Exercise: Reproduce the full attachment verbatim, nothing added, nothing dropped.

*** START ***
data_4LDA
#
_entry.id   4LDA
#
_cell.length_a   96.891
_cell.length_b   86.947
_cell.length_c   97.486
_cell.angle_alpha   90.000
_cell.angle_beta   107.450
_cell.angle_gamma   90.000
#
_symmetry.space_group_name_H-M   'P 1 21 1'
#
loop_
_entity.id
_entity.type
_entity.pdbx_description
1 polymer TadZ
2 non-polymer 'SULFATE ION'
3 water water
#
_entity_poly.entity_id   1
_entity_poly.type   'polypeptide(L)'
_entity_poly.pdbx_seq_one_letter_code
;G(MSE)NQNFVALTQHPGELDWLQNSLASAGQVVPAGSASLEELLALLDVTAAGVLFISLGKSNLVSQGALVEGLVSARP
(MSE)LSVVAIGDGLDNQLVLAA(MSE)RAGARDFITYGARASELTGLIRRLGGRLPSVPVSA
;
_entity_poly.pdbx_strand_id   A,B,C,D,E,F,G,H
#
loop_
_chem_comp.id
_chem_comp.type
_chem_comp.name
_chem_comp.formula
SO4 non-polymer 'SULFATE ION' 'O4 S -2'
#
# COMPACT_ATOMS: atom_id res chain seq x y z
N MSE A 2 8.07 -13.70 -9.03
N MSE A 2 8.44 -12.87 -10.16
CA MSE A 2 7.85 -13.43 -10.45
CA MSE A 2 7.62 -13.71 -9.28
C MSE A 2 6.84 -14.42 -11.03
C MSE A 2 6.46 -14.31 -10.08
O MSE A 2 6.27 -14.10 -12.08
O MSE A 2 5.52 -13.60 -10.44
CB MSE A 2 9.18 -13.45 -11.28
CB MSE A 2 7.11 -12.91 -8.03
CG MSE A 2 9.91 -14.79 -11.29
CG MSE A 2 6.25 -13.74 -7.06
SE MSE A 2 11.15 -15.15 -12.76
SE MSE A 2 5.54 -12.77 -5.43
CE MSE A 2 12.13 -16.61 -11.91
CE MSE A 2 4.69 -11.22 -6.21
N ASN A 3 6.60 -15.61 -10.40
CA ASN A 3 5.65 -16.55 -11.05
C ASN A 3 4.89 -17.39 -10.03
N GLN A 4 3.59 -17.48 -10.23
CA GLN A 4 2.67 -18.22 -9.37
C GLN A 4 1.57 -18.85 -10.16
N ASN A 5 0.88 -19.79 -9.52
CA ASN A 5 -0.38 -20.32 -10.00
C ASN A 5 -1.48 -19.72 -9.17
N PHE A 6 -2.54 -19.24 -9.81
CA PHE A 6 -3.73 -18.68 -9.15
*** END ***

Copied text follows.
data_4LDA
#
_entry.id   4LDA
#
_cell.length_a   96.891
_cell.length_b   86.947
_cell.length_c   97.486
_cell.angle_alpha   90.000
_cell.angle_beta   107.450
_cell.angle_gamma   90.000
#
_symmetry.space_group_name_H-M   'P 1 21 1'
#
loop_
_entity.id
_entity.type
_entity.pdbx_description
1 polymer TadZ
2 non-polymer 'SULFATE ION'
3 water water
#
_entity_poly.entity_id   1
_entity_poly.type   'polypeptide(L)'
_entity_poly.pdbx_seq_one_letter_code
;G(MSE)NQNFVALTQHPGELDWLQNSLASAGQVVPAGSASLEELLALLDVTAAGVLFISLGKSNLVSQGALVEGLVSARP
(MSE)LSVVAIGDGLDNQLVLAA(MSE)RAGARDFITYGARASELTGLIRRLGGRLPSVPVSA
;
_entity_poly.pdbx_strand_id   A,B,C,D,E,F,G,H
#
loop_
_chem_comp.id
_chem_comp.type
_chem_comp.name
_chem_comp.formula
SO4 non-polymer 'SULFATE ION' 'O4 S -2'
#
# COMPACT_ATOMS: atom_id res chain seq x y z
N MSE A 2 8.07 -13.70 -9.03
N MSE A 2 8.44 -12.87 -10.16
CA MSE A 2 7.85 -13.43 -10.45
CA MSE A 2 7.62 -13.71 -9.28
C MSE A 2 6.84 -14.42 -11.03
C MSE A 2 6.46 -14.31 -10.08
O MSE A 2 6.27 -14.10 -12.08
O MSE A 2 5.52 -13.60 -10.44
CB MSE A 2 9.18 -13.45 -11.28
CB MSE A 2 7.11 -12.91 -8.03
CG MSE A 2 9.91 -14.79 -11.29
CG MSE A 2 6.25 -13.74 -7.06
SE MSE A 2 11.15 -15.15 -12.76
SE MSE A 2 5.54 -12.77 -5.43
CE MSE A 2 12.13 -16.61 -11.91
CE MSE A 2 4.69 -11.22 -6.21
N ASN A 3 6.60 -15.61 -10.40
CA ASN A 3 5.65 -16.55 -11.05
C ASN A 3 4.89 -17.39 -10.03
N GLN A 4 3.59 -17.48 -10.23
CA GLN A 4 2.67 -18.22 -9.37
C GLN A 4 1.57 -18.85 -10.16
N ASN A 5 0.88 -19.79 -9.52
CA ASN A 5 -0.38 -20.32 -10.00
C ASN A 5 -1.48 -19.72 -9.17
N PHE A 6 -2.54 -19.24 -9.81
CA PHE A 6 -3.73 -18.68 -9.15